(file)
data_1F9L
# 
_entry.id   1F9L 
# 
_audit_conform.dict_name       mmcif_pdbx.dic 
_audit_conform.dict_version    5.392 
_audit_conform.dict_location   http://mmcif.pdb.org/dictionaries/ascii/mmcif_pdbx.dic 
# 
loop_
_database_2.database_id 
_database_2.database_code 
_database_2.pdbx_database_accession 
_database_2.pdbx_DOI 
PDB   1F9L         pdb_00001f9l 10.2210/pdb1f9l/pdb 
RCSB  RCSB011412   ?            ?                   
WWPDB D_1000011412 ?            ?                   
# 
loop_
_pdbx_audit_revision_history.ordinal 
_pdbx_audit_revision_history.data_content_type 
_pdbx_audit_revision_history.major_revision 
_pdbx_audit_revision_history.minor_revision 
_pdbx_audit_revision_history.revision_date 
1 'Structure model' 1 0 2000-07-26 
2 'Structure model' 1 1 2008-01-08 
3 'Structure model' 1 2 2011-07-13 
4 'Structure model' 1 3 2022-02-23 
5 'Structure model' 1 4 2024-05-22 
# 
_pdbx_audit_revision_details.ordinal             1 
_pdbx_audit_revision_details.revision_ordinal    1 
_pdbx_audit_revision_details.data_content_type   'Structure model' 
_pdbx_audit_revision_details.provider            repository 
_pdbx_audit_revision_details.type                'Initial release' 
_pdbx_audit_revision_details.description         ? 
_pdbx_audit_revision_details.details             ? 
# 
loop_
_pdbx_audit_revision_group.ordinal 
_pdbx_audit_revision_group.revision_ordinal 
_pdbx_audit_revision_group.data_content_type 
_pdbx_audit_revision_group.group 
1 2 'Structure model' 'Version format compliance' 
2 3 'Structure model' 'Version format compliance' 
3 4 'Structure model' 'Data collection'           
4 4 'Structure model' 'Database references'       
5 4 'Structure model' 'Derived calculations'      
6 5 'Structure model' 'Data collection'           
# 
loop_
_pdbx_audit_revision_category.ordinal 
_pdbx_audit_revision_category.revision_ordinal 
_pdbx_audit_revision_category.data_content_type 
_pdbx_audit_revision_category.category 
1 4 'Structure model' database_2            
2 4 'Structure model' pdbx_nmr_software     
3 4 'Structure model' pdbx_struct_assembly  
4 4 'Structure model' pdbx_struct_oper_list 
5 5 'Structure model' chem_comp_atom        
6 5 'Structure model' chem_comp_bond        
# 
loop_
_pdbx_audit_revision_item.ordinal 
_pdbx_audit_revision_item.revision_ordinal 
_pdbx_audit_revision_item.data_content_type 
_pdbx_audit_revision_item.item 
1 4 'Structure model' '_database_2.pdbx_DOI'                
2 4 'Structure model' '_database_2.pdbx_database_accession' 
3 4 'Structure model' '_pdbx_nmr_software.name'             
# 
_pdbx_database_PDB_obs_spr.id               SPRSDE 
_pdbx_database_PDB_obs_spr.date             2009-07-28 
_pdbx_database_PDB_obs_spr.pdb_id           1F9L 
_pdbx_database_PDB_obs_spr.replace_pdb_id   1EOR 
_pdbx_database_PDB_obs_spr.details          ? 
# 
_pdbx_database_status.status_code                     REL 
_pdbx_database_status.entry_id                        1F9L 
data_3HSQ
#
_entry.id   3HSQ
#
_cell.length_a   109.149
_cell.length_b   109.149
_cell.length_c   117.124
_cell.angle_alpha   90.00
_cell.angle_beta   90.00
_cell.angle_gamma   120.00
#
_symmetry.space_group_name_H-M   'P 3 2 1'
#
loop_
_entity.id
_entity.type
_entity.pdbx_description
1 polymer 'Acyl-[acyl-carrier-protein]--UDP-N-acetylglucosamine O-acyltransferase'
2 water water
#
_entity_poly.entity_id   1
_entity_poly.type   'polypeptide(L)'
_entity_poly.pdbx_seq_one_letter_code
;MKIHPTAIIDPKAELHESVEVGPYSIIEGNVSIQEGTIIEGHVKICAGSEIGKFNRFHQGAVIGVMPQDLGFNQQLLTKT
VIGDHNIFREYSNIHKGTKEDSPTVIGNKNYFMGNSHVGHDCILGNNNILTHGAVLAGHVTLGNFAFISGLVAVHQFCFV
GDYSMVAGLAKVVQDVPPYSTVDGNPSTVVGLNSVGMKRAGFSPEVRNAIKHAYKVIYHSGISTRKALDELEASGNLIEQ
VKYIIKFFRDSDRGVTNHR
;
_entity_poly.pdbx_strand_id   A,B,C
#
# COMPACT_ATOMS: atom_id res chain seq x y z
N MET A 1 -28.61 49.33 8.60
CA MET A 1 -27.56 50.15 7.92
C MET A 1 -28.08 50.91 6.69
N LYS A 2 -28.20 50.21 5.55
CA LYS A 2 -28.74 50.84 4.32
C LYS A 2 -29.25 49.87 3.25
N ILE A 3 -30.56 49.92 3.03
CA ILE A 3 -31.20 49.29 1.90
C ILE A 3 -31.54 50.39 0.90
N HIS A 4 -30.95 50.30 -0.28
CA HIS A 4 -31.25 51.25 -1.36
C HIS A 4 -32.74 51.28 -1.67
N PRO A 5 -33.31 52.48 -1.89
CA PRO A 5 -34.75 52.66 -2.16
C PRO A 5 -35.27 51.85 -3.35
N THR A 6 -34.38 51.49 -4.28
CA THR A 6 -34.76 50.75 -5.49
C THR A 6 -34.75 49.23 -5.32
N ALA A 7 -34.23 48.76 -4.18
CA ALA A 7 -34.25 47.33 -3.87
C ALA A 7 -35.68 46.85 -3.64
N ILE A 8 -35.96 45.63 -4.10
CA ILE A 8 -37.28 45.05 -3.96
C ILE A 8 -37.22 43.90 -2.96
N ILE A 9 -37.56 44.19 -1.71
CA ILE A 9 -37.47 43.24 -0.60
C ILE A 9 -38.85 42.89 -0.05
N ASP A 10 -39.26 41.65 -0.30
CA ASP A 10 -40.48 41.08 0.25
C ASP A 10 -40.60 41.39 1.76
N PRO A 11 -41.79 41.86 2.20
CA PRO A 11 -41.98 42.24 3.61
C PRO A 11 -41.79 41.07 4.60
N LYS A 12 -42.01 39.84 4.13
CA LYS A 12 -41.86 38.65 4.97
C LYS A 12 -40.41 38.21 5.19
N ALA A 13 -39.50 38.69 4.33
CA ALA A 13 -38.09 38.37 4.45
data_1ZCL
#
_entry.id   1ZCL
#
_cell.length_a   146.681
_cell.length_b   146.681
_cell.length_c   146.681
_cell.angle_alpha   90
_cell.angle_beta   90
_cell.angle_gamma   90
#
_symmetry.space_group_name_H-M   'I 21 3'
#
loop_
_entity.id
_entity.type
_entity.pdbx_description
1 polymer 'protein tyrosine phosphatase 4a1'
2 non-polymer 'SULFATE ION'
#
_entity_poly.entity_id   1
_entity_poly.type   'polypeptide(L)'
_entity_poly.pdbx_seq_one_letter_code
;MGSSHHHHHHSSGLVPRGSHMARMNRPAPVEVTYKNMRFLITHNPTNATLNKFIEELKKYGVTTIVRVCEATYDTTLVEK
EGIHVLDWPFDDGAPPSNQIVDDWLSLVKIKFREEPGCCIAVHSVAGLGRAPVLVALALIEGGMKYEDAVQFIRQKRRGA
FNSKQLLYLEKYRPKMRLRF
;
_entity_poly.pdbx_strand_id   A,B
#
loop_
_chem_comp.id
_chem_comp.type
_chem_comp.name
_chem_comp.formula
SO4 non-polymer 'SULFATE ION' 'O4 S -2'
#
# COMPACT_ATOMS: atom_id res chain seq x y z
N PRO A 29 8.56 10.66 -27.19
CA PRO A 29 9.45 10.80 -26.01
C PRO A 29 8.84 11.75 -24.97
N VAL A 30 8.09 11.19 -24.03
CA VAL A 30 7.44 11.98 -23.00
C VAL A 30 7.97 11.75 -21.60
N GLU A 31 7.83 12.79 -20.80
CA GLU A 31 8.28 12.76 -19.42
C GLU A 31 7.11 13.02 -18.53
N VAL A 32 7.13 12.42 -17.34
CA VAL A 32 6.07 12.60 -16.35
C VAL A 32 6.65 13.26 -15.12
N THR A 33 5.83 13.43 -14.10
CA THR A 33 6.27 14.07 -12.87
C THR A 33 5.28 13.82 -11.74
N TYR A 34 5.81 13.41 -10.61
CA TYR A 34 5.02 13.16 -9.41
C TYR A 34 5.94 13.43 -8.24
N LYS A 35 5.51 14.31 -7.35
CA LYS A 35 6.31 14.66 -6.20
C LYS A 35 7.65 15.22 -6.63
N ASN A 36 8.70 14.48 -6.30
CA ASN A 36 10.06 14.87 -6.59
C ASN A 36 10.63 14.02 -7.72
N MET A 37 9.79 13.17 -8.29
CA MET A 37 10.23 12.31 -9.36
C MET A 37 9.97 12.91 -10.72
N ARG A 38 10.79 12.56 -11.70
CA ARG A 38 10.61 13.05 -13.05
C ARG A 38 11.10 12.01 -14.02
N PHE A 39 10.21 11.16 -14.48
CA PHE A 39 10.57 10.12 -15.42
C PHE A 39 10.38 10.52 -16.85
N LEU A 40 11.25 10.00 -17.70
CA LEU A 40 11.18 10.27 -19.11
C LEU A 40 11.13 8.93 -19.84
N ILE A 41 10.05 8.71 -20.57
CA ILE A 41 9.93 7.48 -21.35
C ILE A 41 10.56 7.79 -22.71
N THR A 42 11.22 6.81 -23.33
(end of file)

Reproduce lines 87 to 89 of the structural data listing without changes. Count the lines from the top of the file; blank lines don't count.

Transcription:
_cell.angle_beta   90.00
_cell.angle_gamma   120.00
#